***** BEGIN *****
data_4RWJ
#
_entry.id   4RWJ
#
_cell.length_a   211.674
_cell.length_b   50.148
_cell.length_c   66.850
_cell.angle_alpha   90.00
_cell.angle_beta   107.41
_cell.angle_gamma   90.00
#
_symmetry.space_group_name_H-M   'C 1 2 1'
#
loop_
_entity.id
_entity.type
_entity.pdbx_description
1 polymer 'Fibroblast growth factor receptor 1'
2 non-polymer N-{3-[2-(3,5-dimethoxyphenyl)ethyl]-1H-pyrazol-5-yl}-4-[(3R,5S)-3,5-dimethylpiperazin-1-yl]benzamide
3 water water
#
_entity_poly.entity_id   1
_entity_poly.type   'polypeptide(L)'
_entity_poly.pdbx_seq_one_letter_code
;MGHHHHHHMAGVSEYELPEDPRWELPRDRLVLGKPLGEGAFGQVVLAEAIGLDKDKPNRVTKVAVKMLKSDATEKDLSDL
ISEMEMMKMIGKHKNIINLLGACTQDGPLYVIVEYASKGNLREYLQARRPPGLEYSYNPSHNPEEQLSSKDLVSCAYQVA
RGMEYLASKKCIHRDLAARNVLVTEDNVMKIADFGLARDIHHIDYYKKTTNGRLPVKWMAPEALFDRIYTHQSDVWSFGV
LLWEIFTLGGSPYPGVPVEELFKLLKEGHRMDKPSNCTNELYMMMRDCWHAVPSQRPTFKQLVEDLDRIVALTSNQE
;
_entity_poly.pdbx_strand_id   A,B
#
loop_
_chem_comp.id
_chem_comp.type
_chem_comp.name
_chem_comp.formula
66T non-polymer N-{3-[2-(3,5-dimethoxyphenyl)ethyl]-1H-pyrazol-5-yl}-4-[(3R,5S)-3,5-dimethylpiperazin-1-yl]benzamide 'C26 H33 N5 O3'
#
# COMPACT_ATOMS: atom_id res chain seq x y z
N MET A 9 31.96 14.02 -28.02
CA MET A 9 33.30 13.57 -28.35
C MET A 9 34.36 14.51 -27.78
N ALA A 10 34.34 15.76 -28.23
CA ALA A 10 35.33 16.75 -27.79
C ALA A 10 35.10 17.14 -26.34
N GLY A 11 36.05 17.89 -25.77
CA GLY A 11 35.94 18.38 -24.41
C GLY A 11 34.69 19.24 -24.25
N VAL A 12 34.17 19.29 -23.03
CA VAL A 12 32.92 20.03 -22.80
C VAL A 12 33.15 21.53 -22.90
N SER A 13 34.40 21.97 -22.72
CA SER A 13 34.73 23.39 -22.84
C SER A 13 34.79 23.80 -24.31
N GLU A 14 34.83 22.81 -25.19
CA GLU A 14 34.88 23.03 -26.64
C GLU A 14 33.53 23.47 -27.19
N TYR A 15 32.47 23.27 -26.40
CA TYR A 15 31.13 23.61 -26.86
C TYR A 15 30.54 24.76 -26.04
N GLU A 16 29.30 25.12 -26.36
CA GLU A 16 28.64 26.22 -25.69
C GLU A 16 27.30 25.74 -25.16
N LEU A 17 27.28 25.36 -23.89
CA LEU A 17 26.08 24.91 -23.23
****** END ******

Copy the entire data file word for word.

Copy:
data_4RWJ
#
_entry.id   4RWJ
#
_cell.length_a   211.674
_cell.length_b   50.148
_cell.length_c   66.850
_cell.angle_alpha   90.00
_cell.angle_beta   107.41
_cell.angle_gamma   90.00
#
_symmetry.space_group_name_H-M   'C 1 2 1'
#
loop_
_entity.id
_entity.type
_entity.pdbx_description
1 polymer 'Fibroblast growth factor receptor 1'
2 non-polymer N-{3-[2-(3,5-dimethoxyphenyl)ethyl]-1H-pyrazol-5-yl}-4-[(3R,5S)-3,5-dimethylpiperazin-1-yl]benzamide
3 water water
#
_entity_poly.entity_id   1
_entity_poly.type   'polypeptide(L)'
_entity_poly.pdbx_seq_one_letter_code
;MGHHHHHHMAGVSEYELPEDPRWELPRDRLVLGKPLGEGAFGQVVLAEAIGLDKDKPNRVTKVAVKMLKSDATEKDLSDL
ISEMEMMKMIGKHKNIINLLGACTQDGPLYVIVEYASKGNLREYLQARRPPGLEYSYNPSHNPEEQLSSKDLVSCAYQVA
RGMEYLASKKCIHRDLAARNVLVTEDNVMKIADFGLARDIHHIDYYKKTTNGRLPVKWMAPEALFDRIYTHQSDVWSFGV
LLWEIFTLGGSPYPGVPVEELFKLLKEGHRMDKPSNCTNELYMMMRDCWHAVPSQRPTFKQLVEDLDRIVALTSNQE
;
_entity_poly.pdbx_strand_id   A,B
#
loop_
_chem_comp.id
_chem_comp.type
_chem_comp.name
_chem_comp.formula
66T non-polymer N-{3-[2-(3,5-dimethoxyphenyl)ethyl]-1H-pyrazol-5-yl}-4-[(3R,5S)-3,5-dimethylpiperazin-1-yl]benzamide 'C26 H33 N5 O3'
#
# COMPACT_ATOMS: atom_id res chain seq x y z
N MET A 9 31.96 14.02 -28.02
CA MET A 9 33.30 13.57 -28.35
C MET A 9 34.36 14.51 -27.78
N ALA A 10 34.34 15.76 -28.23
CA ALA A 10 35.33 16.75 -27.79
C ALA A 10 35.10 17.14 -26.34
N GLY A 11 36.05 17.89 -25.77
CA GLY A 11 35.94 18.38 -24.41
C GLY A 11 34.69 19.24 -24.25
N VAL A 12 34.17 19.29 -23.03
CA VAL A 12 32.92 20.03 -22.80
C VAL A 12 33.15 21.53 -22.90
N SER A 13 34.40 21.97 -22.72
CA SER A 13 34.73 23.39 -22.84
C SER A 13 34.79 23.80 -24.31
N GLU A 14 34.83 22.81 -25.19
CA GLU A 14 34.88 23.03 -26.64
C GLU A 14 33.53 23.47 -27.19
N TYR A 15 32.47 23.27 -26.40
CA TYR A 15 31.13 23.61 -26.86
C TYR A 15 30.54 24.76 -26.04
N GLU A 16 29.30 25.12 -26.36
CA GLU A 16 28.64 26.22 -25.69
C GLU A 16 27.30 25.74 -25.16
N LEU A 17 27.28 25.36 -23.89
CA LEU A 17 26.08 24.91 -23.23